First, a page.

1976 was the year I discovered music. Not that I hadn’t noticed it before. I had been an enthusiastic member of a Baptist church choir for several years and had even sung solos. But I hungered for something else. My mother had been a fan of country music and my father liked Broadway musicals and what used to be called “light classical” and these types of records were available to me. But the radio was much more alive. Every weekend I tuned in to hear Casey Kasem report on the progress of my favorite songs and to learn of the new hits on American Top Forty. It was the era of disco and rock, hard or soft, with a few touches of funk or soul. Most weeks I knew the lyrics to nearly every song on the pop chart.
This was pretty limited fare. I never heard jazz at all and my knowledge of classical music was confined to a few clichés. Experimental music was completely unknown to me as a category and if an artist failed to get a song on the charts then I never knew about that artist. After a couple of years I began spending more time on the FM dial, on the rock stations at first before finally discovering a college station.
Bob Dylan was just a name to me in 1979 when the big news came out that he had become a Christian. There was very little airplay of his music on mainstream radio. He had no hits to speak of and during the 70’s Knockin on Heaven’s Door was the only song I ever heard, except for the rare appearances of Lay Lady Lay and Rainy Day Women #12 & 35. This is rather astonishing when you consider his large and varied output during the 70’s and the fact that Blood on the Tracks is undoubtedly one of his best records. But then the rock station playlists haven’t changed much in forty years. The extreme reactions to Dylan’s Christianity quickly instructed me on the popular image of him at the time: hugely important protest singer from the 60’s who had become irrelevant in the 70’s and now had become a freak. Parodies of Dylan were more common than Dylan.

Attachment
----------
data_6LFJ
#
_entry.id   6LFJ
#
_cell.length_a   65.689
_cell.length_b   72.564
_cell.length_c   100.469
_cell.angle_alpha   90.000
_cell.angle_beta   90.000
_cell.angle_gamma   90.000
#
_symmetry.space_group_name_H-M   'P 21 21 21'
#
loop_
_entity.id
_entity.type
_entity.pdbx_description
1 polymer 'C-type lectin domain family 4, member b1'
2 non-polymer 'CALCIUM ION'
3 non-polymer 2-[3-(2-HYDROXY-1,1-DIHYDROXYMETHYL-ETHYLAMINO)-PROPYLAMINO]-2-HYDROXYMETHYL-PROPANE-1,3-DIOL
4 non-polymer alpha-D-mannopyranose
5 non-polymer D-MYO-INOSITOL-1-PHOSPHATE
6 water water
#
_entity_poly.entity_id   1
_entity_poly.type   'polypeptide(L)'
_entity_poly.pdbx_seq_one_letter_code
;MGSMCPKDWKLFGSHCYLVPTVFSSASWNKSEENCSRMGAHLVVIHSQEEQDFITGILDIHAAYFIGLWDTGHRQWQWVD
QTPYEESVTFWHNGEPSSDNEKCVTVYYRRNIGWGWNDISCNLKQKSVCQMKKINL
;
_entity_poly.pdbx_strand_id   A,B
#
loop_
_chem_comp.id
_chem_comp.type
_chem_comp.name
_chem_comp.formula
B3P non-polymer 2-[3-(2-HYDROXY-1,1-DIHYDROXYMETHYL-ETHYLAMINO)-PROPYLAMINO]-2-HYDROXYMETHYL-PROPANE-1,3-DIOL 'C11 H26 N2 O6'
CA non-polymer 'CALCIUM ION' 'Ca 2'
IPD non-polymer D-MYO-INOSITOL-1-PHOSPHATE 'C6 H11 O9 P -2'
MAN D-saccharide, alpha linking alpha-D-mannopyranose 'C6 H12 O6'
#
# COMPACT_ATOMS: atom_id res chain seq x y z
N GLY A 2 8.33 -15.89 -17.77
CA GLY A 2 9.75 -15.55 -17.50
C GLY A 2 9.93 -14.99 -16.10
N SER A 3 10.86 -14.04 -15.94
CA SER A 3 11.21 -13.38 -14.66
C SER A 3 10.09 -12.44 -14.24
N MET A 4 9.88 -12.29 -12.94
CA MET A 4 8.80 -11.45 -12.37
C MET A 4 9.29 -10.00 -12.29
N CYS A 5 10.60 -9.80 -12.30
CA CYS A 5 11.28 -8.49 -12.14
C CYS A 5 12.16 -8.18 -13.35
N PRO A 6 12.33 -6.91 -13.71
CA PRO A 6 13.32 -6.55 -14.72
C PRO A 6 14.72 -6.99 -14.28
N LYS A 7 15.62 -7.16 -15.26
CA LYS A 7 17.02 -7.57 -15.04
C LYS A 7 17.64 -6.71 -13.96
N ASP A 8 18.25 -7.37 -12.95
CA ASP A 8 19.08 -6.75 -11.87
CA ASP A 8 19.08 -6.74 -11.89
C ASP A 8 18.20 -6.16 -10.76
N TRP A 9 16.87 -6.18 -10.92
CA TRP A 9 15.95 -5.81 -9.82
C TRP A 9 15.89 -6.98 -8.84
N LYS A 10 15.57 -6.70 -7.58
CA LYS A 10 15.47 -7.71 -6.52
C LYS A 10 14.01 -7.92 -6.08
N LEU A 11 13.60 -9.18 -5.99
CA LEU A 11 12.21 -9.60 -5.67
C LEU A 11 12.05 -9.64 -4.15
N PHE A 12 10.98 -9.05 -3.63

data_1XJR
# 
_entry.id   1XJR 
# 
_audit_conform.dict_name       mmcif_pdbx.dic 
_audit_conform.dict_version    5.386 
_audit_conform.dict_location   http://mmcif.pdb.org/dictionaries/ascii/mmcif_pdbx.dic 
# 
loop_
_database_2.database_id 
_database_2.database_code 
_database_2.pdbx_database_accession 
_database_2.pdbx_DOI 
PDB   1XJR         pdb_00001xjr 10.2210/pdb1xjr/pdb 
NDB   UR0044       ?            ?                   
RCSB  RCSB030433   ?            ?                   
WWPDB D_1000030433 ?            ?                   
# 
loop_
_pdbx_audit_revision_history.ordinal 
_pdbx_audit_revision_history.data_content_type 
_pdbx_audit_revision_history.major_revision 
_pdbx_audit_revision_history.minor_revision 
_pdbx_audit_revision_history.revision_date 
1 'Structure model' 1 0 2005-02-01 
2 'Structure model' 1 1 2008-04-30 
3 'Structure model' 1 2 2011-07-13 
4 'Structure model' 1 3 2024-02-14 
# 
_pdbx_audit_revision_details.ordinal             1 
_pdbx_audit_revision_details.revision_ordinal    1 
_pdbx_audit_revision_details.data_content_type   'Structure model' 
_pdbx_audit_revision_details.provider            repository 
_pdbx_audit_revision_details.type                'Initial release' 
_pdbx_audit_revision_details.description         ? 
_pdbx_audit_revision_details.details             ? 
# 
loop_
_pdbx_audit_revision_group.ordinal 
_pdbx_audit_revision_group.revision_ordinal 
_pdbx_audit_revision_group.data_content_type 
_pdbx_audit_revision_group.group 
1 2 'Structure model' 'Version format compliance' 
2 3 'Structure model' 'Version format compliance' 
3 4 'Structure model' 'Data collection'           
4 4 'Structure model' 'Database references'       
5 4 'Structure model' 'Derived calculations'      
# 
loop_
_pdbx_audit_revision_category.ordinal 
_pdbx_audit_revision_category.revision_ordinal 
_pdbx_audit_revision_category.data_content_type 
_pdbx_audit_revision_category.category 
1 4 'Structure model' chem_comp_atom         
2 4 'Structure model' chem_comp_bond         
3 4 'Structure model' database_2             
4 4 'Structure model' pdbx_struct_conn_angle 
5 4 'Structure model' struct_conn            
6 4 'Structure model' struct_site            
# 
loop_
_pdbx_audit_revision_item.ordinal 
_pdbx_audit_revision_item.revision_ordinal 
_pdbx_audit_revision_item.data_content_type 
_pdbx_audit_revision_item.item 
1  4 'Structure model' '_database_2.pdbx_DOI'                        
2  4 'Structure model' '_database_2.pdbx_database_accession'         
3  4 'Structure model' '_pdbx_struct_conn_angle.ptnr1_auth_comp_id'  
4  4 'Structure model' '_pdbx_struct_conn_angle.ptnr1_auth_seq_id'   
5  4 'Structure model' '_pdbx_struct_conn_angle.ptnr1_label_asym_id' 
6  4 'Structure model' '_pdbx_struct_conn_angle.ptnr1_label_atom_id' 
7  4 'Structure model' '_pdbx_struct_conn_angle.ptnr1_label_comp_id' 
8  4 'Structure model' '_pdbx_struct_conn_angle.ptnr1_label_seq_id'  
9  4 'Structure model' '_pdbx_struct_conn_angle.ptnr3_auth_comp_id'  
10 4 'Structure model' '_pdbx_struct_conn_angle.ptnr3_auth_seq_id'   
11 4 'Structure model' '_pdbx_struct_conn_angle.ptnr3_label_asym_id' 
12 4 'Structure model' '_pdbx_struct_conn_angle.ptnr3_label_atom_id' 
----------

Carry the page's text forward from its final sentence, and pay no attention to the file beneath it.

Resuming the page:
And yet there was the record Slow Train Coming. Mark Knopfler had just hit it big with Dire Straights and he was on the album—which was good enough for popular audiences to produce a minor hit song. So here was this icon has-been convert who had come out with a good record. Dylan was the Jerry Lewis of popular music: an icon from the past who was still great but who had fallen out of favor with the popular mind. I decided to learn about him.
While everyone, it seemed, ridiculed his conversion, I was fascinated by it. I had been a hardcore true believer for seven years, had recently suffered serious damage to my faith and was beginning to ease my way out of the church when the news about Dylan came out. Undoubtedly my exit from Christianity turned out to be slower than it would have been without the influence of Bob Dylan. I instantly respected him. When people made fun, I listened intently to I Believe in You, a song and performance that brought tears to my eyes. When people asked how the voice of the 60’s generation could become a Christian, I asked how the man could be a cultural icon and an underdog at the same time. And then, it was when I wanted to sing one of Dylan’s Christian songs in church and couldn’t get anyone to work with me that helped push me all the way out the door.